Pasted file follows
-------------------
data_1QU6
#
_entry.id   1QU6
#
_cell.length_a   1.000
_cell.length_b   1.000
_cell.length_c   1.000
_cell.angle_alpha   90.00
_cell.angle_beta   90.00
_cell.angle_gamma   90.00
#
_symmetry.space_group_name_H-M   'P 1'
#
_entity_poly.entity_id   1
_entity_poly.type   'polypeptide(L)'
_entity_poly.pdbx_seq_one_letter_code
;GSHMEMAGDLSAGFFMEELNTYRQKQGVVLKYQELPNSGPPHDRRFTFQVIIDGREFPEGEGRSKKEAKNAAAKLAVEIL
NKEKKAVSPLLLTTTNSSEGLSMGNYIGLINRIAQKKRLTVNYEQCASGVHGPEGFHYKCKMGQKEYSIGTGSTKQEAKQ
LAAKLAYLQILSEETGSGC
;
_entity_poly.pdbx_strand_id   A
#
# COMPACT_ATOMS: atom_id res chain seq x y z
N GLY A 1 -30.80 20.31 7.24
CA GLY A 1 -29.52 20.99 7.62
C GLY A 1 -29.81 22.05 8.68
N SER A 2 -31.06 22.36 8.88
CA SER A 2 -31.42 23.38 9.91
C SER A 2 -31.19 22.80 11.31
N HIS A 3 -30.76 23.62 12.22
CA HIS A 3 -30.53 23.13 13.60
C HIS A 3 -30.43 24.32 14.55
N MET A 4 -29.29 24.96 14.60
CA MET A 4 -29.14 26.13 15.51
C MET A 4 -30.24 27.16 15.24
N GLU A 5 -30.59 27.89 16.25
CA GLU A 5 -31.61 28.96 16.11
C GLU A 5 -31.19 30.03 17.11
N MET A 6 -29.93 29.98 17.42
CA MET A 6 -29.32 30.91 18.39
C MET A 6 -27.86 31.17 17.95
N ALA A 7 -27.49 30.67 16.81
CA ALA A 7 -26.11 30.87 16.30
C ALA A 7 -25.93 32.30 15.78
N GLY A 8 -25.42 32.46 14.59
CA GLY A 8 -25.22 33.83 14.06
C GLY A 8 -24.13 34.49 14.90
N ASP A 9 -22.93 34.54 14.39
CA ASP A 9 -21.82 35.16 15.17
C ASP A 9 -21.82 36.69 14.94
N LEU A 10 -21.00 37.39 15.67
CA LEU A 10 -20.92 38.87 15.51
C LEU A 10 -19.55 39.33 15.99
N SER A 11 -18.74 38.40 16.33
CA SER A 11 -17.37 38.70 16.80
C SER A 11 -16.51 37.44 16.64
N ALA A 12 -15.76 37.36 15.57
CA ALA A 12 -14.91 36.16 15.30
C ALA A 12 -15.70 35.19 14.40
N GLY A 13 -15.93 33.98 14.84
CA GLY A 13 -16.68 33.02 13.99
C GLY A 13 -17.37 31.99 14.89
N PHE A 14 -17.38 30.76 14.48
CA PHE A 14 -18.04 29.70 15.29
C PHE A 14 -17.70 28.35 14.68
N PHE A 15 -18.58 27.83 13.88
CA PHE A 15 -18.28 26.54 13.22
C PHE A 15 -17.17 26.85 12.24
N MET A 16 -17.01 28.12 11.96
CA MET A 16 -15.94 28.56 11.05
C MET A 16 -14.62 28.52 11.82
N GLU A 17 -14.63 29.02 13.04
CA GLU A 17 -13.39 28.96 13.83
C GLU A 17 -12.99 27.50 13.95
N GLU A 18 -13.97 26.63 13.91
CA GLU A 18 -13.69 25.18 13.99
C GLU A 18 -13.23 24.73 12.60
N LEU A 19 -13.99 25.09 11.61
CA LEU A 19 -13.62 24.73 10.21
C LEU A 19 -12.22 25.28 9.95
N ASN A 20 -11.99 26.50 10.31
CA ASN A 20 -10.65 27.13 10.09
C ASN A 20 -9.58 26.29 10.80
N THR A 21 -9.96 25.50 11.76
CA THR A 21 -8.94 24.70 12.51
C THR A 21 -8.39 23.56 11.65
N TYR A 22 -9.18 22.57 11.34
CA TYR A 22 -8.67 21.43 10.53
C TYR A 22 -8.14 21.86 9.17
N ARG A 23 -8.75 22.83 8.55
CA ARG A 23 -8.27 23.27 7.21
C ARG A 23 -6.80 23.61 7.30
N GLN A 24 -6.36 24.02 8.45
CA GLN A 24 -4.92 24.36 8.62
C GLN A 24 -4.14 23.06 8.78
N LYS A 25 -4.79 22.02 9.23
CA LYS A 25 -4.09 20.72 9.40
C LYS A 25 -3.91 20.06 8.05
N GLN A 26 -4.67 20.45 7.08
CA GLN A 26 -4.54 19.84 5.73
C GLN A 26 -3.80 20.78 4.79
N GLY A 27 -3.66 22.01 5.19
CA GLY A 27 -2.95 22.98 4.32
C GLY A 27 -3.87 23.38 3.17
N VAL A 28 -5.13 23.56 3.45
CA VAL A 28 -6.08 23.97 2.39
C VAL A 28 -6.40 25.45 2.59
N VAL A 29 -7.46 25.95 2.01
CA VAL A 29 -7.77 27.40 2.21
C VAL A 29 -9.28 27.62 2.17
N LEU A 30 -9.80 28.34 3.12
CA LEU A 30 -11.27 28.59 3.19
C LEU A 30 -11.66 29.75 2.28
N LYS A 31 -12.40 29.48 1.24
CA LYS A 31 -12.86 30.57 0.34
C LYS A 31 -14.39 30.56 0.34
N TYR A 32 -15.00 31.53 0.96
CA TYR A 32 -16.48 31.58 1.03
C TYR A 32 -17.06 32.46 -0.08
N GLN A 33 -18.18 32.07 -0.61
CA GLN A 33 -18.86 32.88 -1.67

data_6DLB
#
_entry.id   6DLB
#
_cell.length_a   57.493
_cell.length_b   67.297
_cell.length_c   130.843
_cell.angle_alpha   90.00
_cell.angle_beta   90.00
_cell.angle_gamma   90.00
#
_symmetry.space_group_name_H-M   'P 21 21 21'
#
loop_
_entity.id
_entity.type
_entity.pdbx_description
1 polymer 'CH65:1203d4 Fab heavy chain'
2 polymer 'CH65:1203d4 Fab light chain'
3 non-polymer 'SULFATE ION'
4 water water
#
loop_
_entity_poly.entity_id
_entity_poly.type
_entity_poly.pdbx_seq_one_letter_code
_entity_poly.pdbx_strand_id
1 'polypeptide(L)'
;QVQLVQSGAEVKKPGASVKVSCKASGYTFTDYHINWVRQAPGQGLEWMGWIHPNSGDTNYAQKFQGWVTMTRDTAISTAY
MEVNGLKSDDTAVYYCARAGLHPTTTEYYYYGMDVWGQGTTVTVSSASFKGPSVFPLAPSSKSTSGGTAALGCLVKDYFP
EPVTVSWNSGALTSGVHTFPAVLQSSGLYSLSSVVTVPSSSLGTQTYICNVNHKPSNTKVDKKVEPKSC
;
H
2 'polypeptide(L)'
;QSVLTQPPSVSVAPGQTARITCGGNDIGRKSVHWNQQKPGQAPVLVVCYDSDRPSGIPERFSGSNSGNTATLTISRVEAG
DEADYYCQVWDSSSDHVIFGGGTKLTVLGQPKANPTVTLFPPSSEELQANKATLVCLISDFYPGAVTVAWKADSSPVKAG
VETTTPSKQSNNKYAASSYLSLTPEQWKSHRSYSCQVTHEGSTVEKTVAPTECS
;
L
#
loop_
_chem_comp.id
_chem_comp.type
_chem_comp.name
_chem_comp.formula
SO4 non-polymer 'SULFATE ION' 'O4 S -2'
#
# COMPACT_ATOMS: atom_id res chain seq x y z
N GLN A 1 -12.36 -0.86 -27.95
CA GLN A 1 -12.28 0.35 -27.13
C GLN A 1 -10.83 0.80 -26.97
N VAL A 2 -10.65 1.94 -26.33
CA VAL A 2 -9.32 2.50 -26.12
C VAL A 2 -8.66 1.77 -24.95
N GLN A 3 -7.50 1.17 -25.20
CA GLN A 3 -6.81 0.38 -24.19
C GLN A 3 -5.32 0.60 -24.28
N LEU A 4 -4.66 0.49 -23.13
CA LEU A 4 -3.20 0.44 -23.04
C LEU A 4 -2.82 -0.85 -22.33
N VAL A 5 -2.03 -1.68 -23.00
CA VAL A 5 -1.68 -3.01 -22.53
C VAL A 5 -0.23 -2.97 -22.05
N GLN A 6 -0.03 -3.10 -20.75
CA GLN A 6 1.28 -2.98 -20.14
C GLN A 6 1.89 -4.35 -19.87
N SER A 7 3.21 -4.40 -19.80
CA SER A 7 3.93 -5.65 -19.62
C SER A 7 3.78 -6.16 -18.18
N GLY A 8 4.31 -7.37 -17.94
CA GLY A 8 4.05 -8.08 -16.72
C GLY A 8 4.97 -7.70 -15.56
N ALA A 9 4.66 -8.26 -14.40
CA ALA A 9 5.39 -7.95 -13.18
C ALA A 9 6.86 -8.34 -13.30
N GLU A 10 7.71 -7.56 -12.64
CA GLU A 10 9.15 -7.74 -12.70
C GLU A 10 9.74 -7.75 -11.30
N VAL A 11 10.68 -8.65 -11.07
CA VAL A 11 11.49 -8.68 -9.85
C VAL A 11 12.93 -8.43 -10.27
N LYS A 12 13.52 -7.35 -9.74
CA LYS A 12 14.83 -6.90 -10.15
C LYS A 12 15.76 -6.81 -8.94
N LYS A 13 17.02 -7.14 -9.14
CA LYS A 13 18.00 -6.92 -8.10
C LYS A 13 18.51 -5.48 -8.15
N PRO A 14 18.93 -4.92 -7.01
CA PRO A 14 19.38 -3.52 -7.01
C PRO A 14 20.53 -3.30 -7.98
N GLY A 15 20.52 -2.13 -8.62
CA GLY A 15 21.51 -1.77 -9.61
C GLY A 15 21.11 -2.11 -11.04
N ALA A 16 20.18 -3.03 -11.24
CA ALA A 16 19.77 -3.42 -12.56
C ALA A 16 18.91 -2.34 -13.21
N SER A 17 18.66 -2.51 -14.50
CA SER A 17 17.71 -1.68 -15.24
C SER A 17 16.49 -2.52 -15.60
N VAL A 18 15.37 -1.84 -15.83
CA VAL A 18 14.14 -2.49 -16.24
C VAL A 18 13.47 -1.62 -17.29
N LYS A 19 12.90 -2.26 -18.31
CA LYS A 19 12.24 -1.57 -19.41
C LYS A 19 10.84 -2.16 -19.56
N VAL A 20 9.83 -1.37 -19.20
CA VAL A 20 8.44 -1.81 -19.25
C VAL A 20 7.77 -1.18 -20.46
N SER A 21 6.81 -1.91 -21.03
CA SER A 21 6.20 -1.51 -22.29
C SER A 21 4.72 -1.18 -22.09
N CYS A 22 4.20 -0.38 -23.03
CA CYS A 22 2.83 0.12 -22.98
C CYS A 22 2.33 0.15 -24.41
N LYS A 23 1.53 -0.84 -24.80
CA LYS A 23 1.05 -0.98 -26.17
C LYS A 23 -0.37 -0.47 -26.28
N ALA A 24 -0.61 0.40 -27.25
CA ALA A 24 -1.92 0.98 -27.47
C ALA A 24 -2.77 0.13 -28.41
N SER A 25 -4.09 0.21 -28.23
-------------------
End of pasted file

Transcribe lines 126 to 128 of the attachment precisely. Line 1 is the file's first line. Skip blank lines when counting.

_cell.length_a   57.493
_cell.length_b   67.297
_cell.length_c   130.843